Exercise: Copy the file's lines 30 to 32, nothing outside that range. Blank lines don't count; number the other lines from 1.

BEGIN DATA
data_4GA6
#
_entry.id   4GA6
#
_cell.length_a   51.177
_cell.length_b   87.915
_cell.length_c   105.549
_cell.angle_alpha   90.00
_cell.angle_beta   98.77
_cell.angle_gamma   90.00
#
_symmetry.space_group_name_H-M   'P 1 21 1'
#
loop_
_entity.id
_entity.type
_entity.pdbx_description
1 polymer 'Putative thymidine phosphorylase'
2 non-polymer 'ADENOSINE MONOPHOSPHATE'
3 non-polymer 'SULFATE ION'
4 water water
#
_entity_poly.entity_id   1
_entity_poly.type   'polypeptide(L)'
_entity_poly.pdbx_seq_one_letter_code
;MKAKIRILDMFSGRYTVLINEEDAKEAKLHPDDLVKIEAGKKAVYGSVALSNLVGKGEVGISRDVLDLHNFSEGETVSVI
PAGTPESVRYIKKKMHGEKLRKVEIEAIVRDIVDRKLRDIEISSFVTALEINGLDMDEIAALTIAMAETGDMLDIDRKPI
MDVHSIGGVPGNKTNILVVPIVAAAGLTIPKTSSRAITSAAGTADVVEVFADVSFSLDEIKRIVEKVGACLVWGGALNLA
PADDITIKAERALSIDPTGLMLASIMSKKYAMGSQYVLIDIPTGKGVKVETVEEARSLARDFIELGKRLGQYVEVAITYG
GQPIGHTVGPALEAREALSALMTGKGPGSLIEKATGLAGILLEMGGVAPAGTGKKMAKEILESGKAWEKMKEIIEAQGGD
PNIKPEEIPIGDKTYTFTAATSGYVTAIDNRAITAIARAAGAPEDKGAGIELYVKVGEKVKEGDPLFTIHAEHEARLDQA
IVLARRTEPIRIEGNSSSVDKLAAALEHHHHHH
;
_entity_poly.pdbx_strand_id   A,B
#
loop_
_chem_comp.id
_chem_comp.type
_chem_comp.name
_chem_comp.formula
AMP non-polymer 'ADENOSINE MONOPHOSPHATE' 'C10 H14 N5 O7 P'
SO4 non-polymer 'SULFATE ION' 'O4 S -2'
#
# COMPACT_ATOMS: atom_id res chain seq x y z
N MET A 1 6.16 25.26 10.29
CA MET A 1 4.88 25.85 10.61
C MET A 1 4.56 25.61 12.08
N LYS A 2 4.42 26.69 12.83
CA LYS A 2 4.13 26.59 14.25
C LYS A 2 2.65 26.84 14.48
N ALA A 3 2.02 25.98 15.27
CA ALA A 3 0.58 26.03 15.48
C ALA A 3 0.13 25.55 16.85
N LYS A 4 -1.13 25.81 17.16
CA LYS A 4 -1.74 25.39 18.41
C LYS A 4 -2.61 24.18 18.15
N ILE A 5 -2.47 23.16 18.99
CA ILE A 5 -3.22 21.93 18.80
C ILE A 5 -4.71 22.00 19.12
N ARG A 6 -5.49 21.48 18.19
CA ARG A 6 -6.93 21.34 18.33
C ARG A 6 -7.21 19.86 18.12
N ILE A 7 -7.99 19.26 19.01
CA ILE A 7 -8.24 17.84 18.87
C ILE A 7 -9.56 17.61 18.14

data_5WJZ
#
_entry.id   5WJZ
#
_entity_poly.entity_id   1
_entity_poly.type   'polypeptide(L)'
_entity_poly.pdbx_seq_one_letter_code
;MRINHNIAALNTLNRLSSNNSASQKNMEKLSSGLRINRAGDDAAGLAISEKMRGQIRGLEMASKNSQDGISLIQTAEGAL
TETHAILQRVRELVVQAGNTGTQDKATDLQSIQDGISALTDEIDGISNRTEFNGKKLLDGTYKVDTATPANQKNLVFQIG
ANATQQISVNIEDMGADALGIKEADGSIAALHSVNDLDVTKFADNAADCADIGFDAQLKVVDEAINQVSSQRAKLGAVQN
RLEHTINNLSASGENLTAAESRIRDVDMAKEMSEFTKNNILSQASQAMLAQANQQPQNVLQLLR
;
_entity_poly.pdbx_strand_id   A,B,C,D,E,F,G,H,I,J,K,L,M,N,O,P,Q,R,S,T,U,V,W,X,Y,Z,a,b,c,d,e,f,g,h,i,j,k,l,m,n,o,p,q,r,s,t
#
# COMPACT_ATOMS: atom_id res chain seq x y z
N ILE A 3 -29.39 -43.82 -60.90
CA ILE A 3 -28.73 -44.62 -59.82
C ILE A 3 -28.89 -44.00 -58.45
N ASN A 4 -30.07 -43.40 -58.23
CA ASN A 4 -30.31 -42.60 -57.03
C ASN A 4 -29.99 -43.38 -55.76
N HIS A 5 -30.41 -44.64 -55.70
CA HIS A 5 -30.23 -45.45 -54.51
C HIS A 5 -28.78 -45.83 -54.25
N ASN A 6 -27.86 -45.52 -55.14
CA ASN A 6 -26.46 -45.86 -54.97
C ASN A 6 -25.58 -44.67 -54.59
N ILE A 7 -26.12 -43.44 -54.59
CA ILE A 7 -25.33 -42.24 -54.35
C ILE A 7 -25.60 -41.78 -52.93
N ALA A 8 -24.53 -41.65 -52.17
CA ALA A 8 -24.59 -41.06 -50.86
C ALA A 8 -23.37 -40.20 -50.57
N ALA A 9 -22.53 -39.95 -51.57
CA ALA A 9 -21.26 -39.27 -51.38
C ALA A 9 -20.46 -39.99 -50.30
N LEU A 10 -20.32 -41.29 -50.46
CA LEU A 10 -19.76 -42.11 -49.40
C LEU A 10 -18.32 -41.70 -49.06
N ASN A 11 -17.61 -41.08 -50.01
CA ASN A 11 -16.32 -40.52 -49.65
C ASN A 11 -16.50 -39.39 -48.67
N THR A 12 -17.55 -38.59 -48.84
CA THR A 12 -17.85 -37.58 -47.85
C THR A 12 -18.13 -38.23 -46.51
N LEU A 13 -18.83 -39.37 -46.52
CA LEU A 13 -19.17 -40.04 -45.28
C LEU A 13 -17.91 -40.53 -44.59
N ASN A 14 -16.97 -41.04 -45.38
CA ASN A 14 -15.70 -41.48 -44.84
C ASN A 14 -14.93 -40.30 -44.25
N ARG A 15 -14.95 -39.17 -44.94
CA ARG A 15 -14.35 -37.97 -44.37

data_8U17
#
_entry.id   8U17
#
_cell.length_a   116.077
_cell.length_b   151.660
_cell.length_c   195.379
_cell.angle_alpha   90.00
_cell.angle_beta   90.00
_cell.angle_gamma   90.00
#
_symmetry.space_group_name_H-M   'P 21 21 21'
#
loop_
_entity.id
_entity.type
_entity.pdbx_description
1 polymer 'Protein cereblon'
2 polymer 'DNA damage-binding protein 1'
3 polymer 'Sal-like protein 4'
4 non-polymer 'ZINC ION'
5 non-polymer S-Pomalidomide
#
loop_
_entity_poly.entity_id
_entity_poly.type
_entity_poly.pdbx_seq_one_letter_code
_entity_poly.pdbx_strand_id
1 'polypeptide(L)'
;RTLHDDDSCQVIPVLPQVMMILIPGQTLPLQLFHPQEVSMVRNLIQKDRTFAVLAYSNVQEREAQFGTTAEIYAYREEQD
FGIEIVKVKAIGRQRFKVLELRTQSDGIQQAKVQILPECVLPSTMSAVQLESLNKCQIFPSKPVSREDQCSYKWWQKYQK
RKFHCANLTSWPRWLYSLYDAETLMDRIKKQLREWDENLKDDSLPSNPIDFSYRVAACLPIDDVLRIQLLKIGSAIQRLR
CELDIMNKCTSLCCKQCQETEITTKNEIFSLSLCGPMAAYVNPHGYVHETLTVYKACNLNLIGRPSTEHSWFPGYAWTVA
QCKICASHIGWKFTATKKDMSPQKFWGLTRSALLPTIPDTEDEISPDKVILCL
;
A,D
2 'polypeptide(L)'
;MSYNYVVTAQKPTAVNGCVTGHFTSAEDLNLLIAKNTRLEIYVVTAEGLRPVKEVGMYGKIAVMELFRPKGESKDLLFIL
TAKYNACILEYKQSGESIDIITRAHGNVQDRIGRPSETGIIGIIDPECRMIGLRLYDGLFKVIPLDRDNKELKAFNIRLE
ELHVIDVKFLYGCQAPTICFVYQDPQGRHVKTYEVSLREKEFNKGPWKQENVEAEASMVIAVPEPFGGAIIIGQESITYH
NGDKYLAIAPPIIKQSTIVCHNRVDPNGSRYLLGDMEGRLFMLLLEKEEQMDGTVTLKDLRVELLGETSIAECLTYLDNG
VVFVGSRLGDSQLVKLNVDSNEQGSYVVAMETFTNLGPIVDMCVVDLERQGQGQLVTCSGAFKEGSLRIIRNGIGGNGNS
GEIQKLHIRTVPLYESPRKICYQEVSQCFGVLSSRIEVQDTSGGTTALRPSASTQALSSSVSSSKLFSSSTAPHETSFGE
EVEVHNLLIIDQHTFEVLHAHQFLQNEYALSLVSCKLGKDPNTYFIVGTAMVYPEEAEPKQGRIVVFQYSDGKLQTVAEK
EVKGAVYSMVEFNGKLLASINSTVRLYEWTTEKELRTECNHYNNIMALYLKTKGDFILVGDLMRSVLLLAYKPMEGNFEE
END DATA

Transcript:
GQPIGHTVGPALEAREALSALMTGKGPGSLIEKATGLAGILLEMGGVAPAGTGKKMAKEILESGKAWEKMKEIIEAQGGD
PNIKPEEIPIGDKTYTFTAATSGYVTAIDNRAITAIARAAGAPEDKGAGIELYVKVGEKVKEGDPLFTIHAEHEARLDQA
IVLARRTEPIRIEGNSSSVDKLAAALEHHHHHH